Posted on 13-09-2012
Filed Under (Foreign Policy) by Rashtrakut

David Frum has an odd article up criticizing Barack Obama for his “Foolish Embrace of the Muslim Brotherhood.”  According to Frum:

Nobody remembers now, but after Mubarak’s fall there was much debate whether the Muslim Brotherhood should be allowed to participate in Egypt’s new political system. It is hardly illiberal to ban a party that aims at the overthrow of a liberal state. West Germany banned neo-Nazi parties after 1945; the post-1989 Czech Republic forbade former communist officials to hold government jobs – and both democracies are stronger for it. In the end, the Muslim Brotherhood escaped the ban by promising not to run a candidate for president, a promise it promptly broke.

First let us begin with the prime fallacy in Frum’s argument.  Unless he intervened in the debate like prior American interventions in Latin America (and thankfully he did not do something that silly), this was not America’s decision to make.  American intervention here would have backfired badly on all concerned.  Years of blind American support for Mubarak has led to widespread distrust of America on the Egyptian street.  Obama did the wise thing, he stayed the hell out of another country’s political debate.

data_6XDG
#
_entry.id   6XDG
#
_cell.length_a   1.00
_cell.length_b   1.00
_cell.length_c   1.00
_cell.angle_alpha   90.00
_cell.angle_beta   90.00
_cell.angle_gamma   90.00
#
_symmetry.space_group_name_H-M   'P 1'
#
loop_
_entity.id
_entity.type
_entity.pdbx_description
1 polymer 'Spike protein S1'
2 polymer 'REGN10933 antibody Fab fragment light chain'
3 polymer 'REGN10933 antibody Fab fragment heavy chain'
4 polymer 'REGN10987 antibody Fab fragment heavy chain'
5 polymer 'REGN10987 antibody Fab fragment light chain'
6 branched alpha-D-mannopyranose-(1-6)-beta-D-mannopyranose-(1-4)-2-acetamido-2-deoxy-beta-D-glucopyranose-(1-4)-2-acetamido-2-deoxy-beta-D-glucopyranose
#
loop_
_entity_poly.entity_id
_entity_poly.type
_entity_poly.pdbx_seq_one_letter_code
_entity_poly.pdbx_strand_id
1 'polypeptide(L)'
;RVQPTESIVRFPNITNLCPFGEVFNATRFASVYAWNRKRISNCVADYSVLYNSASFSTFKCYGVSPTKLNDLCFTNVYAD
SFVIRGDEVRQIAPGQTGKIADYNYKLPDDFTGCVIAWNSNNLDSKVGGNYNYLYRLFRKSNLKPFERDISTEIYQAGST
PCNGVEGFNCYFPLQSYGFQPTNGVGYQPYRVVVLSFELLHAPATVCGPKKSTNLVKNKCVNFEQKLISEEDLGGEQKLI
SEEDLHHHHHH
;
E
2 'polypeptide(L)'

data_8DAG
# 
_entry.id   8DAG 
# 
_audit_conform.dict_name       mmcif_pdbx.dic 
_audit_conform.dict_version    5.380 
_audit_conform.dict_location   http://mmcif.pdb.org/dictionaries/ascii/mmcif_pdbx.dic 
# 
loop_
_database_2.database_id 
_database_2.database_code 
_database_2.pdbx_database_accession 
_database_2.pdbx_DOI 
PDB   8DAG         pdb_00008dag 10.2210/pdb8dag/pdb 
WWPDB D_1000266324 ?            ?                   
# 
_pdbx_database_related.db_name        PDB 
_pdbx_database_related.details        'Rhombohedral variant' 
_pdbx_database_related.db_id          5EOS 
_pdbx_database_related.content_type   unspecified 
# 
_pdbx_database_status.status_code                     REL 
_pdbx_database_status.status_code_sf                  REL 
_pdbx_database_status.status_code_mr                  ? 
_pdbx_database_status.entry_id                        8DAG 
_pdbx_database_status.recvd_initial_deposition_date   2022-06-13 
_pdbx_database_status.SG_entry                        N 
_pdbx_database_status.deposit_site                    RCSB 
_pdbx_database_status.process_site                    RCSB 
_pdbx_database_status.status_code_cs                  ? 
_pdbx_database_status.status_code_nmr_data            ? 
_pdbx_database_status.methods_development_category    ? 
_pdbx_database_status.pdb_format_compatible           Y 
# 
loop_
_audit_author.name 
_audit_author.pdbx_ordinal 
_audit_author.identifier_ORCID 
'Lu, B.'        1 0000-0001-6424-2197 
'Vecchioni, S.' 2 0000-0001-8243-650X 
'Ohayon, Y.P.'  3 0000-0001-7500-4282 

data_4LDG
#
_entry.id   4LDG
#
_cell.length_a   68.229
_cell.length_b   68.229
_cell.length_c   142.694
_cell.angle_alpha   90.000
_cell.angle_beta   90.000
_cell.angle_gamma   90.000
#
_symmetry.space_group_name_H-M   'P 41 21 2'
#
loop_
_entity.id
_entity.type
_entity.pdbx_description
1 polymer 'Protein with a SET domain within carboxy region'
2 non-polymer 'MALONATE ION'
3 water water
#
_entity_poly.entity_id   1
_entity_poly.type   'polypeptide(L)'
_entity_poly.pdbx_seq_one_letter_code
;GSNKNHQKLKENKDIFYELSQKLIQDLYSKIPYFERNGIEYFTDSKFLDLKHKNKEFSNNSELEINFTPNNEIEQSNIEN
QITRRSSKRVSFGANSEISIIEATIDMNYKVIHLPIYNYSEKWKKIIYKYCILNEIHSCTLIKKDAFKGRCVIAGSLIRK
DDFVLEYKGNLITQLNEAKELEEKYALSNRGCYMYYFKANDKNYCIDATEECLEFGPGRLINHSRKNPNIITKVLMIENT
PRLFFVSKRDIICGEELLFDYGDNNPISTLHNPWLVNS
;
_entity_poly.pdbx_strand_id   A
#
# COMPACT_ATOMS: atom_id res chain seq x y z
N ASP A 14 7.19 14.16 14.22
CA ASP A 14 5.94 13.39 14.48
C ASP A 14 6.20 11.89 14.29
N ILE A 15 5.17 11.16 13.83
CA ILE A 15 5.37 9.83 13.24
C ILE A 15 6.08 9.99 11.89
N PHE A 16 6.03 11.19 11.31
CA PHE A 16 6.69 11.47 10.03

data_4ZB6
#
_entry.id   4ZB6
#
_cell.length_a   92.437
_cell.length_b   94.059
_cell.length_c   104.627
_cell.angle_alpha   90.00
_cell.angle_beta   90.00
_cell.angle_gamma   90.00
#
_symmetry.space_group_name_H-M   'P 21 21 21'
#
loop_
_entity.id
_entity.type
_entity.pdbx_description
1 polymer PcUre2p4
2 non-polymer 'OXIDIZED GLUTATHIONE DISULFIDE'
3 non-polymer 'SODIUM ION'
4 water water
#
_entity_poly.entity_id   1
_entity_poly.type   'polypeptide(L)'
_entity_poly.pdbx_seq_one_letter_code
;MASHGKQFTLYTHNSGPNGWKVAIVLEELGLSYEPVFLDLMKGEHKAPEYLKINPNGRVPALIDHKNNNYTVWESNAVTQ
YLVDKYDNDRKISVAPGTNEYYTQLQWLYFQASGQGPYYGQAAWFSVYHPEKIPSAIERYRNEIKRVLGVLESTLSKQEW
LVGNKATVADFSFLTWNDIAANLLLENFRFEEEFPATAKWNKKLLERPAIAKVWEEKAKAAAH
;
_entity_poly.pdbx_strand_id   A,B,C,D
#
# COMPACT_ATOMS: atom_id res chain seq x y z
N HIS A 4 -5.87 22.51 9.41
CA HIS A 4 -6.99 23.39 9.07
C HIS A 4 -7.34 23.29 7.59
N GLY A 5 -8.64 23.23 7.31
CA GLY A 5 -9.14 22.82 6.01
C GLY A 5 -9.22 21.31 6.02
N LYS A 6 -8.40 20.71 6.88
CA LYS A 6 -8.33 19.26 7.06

Let us also dismiss the comparison to the Nazi ban in Germany.  That is an extremely unique situation based on the horrors of the Second World War and German determination to prevent such extreme groups from ever returning to power.  It is rarely duplicated in western democracies (the American ban on the Communist Party in the height of Cold War paranoia is an exception) for a very good reason, because it is an extremely illiberal act.  The ban in Germany is also sustainable because the neo-Nazis are a fringe group despised by German society at large.  The Muslim Brotherhood is not a fringe group and has mass support.

The problem with quasi-secular incompetent dictatorships like Mubarak is that they often leave religious fundamentalists as the most organized opposition to the regime.  Not co-opted by the tools of the autocratic regime and often subject to persecution, Islamic groups often emerge as the most coherent opposition to dictatorship.  Perversely, the dictators often allowed the Islamists to remain the only organized opposition to marginalize secular opponents and to gain support in the west from fears of the Islamist bogeyman – Mubarak did both. Iran under the Shah was another example.

It is true that the participation of the Muslim Brotherhood in politics did cause unease.  They were the most organized political opposition to Mubarak and that gave them a huge advantage over the rest of the fractious opposition.  To soothe such fears they promised to not run a candidate in the Presidential elections.  As Frum notes they broke that promise.